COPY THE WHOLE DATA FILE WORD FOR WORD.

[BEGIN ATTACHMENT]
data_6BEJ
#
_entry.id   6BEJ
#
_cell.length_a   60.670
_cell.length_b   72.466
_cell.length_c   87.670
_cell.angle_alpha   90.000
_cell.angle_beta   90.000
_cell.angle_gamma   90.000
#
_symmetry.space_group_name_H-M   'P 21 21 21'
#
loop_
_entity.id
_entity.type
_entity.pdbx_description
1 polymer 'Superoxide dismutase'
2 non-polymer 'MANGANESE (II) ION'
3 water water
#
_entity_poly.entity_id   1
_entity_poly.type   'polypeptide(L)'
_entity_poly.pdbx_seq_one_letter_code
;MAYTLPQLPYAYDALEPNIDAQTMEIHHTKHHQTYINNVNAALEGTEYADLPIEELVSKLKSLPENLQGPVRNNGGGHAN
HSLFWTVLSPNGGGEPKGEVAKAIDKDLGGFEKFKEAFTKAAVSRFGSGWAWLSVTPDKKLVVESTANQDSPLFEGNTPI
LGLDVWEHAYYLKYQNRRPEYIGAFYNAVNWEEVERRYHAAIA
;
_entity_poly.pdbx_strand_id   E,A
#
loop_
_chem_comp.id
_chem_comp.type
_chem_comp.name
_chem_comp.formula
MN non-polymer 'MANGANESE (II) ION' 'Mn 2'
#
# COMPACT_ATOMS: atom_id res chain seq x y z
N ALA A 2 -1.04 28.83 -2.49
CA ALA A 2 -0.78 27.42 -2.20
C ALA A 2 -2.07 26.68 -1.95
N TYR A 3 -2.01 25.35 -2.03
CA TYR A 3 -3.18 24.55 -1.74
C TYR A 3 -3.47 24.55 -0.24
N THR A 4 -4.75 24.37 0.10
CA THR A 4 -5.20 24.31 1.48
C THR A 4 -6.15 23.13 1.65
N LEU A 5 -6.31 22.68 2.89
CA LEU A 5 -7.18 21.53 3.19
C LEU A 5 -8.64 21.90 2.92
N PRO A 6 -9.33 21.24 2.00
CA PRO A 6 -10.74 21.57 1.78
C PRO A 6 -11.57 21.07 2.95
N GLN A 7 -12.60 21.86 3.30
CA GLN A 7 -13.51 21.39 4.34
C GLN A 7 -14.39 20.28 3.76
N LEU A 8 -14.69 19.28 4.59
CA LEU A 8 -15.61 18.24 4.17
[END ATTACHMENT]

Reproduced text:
data_6BEJ
#
_entry.id   6BEJ
#
_cell.length_a   60.670
_cell.length_b   72.466
_cell.length_c   87.670
_cell.angle_alpha   90.000
_cell.angle_beta   90.000
_cell.angle_gamma   90.000
#
_symmetry.space_group_name_H-M   'P 21 21 21'
#
loop_
_entity.id
_entity.type
_entity.pdbx_description
1 polymer 'Superoxide dismutase'
2 non-polymer 'MANGANESE (II) ION'
3 water water
#
_entity_poly.entity_id   1
_entity_poly.type   'polypeptide(L)'
_entity_poly.pdbx_seq_one_letter_code
;MAYTLPQLPYAYDALEPNIDAQTMEIHHTKHHQTYINNVNAALEGTEYADLPIEELVSKLKSLPENLQGPVRNNGGGHAN
HSLFWTVLSPNGGGEPKGEVAKAIDKDLGGFEKFKEAFTKAAVSRFGSGWAWLSVTPDKKLVVESTANQDSPLFEGNTPI
LGLDVWEHAYYLKYQNRRPEYIGAFYNAVNWEEVERRYHAAIA
;
_entity_poly.pdbx_strand_id   E,A
#
loop_
_chem_comp.id
_chem_comp.type
_chem_comp.name
_chem_comp.formula
MN non-polymer 'MANGANESE (II) ION' 'Mn 2'
#
# COMPACT_ATOMS: atom_id res chain seq x y z
N ALA A 2 -1.04 28.83 -2.49
CA ALA A 2 -0.78 27.42 -2.20
C ALA A 2 -2.07 26.68 -1.95
N TYR A 3 -2.01 25.35 -2.03
CA TYR A 3 -3.18 24.55 -1.74
C TYR A 3 -3.47 24.55 -0.24
N THR A 4 -4.75 24.37 0.10
CA THR A 4 -5.20 24.31 1.48
C THR A 4 -6.15 23.13 1.65
N LEU A 5 -6.31 22.68 2.89
CA LEU A 5 -7.18 21.53 3.19
C LEU A 5 -8.64 21.90 2.92
N PRO A 6 -9.33 21.24 2.00
CA PRO A 6 -10.74 21.57 1.78
C PRO A 6 -11.57 21.07 2.95
N GLN A 7 -12.60 21.86 3.30
CA GLN A 7 -13.51 21.39 4.34
C GLN A 7 -14.39 20.28 3.76
N LEU A 8 -14.69 19.28 4.59
CA LEU A 8 -15.61 18.24 4.17